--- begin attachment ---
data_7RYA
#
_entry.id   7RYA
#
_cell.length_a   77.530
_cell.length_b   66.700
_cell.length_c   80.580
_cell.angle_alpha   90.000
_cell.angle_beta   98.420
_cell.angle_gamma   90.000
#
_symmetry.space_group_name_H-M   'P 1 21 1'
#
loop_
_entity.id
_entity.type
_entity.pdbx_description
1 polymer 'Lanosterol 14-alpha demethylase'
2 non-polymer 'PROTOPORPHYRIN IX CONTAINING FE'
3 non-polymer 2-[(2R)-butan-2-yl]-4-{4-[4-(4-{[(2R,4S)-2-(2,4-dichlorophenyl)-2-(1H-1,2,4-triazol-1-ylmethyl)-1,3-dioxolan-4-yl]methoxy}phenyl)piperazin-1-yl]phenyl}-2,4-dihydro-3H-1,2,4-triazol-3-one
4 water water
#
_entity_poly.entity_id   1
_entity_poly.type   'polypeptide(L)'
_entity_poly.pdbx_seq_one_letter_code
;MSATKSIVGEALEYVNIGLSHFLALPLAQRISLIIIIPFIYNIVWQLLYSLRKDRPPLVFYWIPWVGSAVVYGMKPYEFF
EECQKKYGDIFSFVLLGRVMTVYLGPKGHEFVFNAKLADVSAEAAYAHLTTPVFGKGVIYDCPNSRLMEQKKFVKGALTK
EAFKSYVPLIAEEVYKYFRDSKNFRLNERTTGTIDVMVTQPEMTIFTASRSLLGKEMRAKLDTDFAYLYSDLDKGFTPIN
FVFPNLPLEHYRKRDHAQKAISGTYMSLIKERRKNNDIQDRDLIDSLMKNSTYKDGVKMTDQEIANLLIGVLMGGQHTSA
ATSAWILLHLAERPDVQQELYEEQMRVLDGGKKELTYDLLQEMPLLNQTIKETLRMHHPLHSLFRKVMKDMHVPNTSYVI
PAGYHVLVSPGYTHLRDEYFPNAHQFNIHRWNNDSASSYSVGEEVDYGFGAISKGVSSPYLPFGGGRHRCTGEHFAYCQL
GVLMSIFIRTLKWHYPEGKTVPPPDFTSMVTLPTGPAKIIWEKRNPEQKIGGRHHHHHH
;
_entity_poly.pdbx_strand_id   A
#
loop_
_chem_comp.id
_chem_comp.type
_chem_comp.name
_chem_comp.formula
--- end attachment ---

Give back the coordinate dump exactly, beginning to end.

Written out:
data_7RYA
#
_entry.id   7RYA
#
_cell.length_a   77.530
_cell.length_b   66.700
_cell.length_c   80.580
_cell.angle_alpha   90.000
_cell.angle_beta   98.420
_cell.angle_gamma   90.000
#
_symmetry.space_group_name_H-M   'P 1 21 1'
#
loop_
_entity.id
_entity.type
_entity.pdbx_description
1 polymer 'Lanosterol 14-alpha demethylase'
2 non-polymer 'PROTOPORPHYRIN IX CONTAINING FE'
3 non-polymer 2-[(2R)-butan-2-yl]-4-{4-[4-(4-{[(2R,4S)-2-(2,4-dichlorophenyl)-2-(1H-1,2,4-triazol-1-ylmethyl)-1,3-dioxolan-4-yl]methoxy}phenyl)piperazin-1-yl]phenyl}-2,4-dihydro-3H-1,2,4-triazol-3-one
4 water water
#
_entity_poly.entity_id   1
_entity_poly.type   'polypeptide(L)'
_entity_poly.pdbx_seq_one_letter_code
;MSATKSIVGEALEYVNIGLSHFLALPLAQRISLIIIIPFIYNIVWQLLYSLRKDRPPLVFYWIPWVGSAVVYGMKPYEFF
EECQKKYGDIFSFVLLGRVMTVYLGPKGHEFVFNAKLADVSAEAAYAHLTTPVFGKGVIYDCPNSRLMEQKKFVKGALTK
EAFKSYVPLIAEEVYKYFRDSKNFRLNERTTGTIDVMVTQPEMTIFTASRSLLGKEMRAKLDTDFAYLYSDLDKGFTPIN
FVFPNLPLEHYRKRDHAQKAISGTYMSLIKERRKNNDIQDRDLIDSLMKNSTYKDGVKMTDQEIANLLIGVLMGGQHTSA
ATSAWILLHLAERPDVQQELYEEQMRVLDGGKKELTYDLLQEMPLLNQTIKETLRMHHPLHSLFRKVMKDMHVPNTSYVI
PAGYHVLVSPGYTHLRDEYFPNAHQFNIHRWNNDSASSYSVGEEVDYGFGAISKGVSSPYLPFGGGRHRCTGEHFAYCQL
GVLMSIFIRTLKWHYPEGKTVPPPDFTSMVTLPTGPAKIIWEKRNPEQKIGGRHHHHHH
;
_entity_poly.pdbx_strand_id   A
#
loop_
_chem_comp.id
_chem_comp.type
_chem_comp.name
_chem_comp.formula